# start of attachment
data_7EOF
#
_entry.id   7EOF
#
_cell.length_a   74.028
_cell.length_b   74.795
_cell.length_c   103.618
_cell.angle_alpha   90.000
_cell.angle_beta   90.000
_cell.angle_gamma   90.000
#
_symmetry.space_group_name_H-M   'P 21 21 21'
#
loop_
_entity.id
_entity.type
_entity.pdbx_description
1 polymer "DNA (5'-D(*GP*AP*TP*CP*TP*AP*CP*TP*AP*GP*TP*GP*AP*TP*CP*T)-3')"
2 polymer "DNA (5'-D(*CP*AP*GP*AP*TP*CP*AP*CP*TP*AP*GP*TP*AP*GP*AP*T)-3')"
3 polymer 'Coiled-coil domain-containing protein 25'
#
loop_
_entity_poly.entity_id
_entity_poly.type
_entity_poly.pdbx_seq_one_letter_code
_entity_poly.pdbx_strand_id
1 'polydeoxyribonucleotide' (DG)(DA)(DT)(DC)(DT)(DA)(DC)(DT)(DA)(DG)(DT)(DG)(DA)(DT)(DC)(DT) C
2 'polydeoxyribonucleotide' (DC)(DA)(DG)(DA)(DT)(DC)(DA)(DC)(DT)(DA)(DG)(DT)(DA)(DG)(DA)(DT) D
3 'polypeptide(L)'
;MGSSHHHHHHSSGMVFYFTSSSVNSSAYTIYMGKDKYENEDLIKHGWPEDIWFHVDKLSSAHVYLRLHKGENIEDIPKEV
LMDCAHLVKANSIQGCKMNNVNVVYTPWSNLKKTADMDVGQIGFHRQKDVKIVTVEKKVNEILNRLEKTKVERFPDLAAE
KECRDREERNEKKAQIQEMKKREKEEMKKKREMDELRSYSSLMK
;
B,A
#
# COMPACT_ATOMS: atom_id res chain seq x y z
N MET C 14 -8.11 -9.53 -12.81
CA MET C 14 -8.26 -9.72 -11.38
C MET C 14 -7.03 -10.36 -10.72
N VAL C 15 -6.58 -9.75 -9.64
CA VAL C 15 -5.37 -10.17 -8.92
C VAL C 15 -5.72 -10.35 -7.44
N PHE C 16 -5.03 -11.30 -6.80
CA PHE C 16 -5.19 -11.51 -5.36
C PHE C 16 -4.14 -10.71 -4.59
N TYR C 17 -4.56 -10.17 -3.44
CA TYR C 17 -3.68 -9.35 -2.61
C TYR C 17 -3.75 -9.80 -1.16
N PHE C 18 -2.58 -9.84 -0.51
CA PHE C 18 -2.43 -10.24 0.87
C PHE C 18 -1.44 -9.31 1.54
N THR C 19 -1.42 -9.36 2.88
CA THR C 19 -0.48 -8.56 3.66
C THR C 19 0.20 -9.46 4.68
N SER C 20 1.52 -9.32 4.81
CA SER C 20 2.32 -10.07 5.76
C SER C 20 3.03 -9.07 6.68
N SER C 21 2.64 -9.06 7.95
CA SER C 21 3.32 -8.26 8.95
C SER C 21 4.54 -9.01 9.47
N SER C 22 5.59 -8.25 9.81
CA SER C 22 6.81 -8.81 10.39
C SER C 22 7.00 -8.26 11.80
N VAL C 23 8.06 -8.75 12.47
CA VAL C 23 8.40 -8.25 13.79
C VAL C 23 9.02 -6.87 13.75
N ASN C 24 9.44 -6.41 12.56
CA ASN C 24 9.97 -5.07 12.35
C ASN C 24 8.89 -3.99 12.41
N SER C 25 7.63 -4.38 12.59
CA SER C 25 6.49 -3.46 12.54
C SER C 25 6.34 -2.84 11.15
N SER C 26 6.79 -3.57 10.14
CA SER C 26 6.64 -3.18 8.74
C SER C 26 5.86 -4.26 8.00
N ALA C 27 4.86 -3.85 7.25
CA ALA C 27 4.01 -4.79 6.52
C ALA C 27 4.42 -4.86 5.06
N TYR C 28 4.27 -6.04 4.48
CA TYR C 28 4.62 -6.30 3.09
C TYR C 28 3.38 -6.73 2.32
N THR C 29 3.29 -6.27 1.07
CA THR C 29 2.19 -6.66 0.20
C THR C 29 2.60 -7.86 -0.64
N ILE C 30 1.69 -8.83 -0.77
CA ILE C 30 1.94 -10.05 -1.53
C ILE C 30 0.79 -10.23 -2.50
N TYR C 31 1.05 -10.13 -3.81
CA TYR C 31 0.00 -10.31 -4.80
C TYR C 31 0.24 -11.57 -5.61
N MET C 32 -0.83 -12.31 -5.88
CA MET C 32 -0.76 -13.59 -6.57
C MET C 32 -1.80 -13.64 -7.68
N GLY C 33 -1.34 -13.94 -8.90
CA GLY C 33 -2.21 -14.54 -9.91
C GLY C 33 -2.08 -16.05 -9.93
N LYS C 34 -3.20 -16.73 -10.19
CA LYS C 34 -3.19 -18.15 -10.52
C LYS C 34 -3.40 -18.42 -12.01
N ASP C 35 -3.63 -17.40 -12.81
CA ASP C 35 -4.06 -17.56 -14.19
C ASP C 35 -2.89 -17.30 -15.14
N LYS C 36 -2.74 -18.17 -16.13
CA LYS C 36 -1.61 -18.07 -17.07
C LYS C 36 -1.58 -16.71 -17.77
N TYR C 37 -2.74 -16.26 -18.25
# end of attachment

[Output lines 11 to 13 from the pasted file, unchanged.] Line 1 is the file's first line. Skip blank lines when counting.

#
_symmetry.space_group_name_H-M   'P 21 21 21'
#